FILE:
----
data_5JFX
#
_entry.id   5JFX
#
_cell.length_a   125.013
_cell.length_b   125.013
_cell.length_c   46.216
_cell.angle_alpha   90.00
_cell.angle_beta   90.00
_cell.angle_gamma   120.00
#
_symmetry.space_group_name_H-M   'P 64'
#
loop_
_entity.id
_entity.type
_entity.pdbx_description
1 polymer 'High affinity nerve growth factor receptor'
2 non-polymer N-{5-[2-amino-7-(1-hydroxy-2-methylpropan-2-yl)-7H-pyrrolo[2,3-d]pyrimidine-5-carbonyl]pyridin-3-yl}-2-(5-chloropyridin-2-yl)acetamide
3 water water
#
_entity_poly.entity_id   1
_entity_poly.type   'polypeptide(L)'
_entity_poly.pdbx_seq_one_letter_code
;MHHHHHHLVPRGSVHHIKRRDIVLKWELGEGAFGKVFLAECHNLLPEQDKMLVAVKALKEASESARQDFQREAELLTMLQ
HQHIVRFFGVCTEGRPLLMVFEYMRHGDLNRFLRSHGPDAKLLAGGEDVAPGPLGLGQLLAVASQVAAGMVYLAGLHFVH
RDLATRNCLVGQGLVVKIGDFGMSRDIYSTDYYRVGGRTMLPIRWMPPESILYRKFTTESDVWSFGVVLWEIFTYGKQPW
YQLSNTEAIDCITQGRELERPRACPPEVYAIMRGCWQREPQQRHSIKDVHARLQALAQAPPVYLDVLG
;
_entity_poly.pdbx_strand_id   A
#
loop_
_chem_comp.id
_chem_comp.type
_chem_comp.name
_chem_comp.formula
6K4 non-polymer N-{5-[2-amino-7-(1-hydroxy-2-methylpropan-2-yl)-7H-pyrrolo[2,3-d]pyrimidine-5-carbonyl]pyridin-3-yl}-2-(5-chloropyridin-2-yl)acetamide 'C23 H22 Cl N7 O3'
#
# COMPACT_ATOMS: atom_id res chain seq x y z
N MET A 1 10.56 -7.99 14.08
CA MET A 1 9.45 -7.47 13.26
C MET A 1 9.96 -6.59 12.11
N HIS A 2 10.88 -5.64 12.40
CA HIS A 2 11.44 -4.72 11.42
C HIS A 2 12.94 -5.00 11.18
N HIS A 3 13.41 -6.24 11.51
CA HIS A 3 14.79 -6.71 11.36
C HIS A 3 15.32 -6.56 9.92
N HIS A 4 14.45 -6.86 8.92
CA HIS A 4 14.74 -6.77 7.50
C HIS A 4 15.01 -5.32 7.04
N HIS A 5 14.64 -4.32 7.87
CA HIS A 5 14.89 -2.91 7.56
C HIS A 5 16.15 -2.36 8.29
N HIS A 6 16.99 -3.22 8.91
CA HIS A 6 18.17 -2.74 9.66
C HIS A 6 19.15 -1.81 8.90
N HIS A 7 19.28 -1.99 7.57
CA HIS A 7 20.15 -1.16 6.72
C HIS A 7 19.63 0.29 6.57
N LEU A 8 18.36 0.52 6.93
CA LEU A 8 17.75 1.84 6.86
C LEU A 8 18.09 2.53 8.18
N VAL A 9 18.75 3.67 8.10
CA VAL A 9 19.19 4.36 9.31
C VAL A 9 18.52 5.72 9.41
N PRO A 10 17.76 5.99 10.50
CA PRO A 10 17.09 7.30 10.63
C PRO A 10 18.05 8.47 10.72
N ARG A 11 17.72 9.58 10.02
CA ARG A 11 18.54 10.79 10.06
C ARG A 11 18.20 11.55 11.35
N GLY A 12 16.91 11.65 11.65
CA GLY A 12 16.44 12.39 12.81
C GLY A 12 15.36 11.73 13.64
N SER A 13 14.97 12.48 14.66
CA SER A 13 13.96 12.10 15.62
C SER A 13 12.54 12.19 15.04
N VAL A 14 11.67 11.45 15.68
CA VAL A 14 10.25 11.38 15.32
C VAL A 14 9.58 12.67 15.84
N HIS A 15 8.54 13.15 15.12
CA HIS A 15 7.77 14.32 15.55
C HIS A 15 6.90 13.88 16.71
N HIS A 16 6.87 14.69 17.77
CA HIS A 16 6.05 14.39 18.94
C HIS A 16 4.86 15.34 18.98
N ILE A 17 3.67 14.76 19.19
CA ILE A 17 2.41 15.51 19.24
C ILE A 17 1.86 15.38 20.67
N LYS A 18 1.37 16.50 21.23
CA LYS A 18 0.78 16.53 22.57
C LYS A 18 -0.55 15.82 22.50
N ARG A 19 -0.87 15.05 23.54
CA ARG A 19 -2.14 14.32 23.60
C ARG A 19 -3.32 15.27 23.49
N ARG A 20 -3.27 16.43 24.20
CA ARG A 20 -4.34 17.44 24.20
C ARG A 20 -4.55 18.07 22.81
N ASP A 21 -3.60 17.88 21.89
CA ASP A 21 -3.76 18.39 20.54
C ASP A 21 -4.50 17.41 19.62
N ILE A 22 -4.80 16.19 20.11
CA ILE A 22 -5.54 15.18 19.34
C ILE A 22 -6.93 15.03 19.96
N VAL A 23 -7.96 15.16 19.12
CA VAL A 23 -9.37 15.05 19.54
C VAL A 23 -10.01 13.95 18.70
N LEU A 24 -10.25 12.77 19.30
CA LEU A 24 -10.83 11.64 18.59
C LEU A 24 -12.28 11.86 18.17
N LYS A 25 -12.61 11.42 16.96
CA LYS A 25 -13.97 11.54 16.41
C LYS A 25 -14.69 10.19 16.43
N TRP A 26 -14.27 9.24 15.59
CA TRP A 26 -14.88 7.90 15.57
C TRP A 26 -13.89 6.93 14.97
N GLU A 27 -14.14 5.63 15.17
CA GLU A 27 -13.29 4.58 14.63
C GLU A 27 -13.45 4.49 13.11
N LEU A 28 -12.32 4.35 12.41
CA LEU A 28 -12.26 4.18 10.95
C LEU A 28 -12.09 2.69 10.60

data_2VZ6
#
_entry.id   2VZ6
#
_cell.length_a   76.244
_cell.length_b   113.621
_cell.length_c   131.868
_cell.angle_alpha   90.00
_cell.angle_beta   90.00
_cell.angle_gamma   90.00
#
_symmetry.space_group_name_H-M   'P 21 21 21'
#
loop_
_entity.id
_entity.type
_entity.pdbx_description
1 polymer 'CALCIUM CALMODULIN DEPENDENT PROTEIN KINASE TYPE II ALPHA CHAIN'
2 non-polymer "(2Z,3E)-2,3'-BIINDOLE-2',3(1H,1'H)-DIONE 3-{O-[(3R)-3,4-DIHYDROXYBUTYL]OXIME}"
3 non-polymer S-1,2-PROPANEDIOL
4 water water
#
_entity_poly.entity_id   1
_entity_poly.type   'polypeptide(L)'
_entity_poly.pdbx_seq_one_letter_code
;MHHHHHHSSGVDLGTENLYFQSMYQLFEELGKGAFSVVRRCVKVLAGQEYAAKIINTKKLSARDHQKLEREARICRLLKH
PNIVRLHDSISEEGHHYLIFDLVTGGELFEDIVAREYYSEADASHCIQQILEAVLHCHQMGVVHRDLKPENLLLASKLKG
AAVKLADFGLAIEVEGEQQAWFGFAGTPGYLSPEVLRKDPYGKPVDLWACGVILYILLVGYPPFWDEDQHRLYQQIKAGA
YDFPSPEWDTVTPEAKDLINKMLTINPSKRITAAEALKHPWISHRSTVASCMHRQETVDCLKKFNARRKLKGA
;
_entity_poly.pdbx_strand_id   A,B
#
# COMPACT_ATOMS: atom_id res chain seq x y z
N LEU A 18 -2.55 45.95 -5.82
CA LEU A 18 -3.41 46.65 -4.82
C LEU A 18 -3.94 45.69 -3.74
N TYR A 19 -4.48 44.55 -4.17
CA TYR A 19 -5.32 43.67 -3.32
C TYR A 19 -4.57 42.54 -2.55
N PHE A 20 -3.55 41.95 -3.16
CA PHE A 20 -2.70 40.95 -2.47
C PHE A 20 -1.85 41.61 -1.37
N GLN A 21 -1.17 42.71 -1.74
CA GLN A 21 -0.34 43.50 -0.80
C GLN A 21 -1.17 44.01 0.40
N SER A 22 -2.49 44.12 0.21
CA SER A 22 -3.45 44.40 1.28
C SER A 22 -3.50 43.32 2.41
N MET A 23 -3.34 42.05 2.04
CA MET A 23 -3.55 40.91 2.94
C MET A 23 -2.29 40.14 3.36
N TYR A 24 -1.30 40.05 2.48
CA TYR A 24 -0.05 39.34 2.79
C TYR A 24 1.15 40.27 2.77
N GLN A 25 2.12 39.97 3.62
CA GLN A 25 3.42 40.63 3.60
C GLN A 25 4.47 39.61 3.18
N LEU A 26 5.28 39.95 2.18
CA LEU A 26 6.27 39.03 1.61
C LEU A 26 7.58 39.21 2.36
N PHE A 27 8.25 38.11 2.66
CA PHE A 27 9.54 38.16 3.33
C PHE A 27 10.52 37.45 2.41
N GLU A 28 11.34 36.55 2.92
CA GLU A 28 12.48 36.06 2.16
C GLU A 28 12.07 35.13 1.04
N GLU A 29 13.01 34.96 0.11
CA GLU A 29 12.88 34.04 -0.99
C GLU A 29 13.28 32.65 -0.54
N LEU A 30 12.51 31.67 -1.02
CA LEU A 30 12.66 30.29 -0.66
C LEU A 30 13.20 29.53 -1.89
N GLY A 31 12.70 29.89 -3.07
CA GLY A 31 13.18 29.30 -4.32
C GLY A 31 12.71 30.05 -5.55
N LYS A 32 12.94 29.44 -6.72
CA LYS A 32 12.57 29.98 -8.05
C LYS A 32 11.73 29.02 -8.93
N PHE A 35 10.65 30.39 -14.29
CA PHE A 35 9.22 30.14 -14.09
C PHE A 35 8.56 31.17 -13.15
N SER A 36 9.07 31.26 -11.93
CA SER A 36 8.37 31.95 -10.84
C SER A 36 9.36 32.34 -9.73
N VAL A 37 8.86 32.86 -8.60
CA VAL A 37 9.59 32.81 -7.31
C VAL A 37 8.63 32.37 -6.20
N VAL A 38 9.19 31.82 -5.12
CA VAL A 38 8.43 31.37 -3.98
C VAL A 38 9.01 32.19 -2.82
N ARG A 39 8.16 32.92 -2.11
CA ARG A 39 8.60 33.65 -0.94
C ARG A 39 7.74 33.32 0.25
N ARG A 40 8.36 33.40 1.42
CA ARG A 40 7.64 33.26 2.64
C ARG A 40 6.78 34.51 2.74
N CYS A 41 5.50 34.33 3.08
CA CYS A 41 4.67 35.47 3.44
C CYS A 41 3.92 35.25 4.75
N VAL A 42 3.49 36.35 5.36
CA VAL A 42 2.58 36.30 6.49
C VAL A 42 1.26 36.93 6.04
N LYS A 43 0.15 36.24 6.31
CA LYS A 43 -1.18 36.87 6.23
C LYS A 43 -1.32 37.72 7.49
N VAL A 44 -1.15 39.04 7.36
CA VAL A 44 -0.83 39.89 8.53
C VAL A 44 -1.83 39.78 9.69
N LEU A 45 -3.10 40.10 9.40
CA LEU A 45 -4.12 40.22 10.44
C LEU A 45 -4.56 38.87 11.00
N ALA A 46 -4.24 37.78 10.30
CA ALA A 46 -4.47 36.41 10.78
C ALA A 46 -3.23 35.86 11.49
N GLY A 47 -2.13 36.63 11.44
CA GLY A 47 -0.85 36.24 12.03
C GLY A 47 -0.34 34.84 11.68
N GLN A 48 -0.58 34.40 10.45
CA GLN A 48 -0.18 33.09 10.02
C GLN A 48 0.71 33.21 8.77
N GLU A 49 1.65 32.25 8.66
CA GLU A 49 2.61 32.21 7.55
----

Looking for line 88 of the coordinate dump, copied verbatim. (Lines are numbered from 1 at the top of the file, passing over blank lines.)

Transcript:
N ILE A 17 3.67 14.76 19.19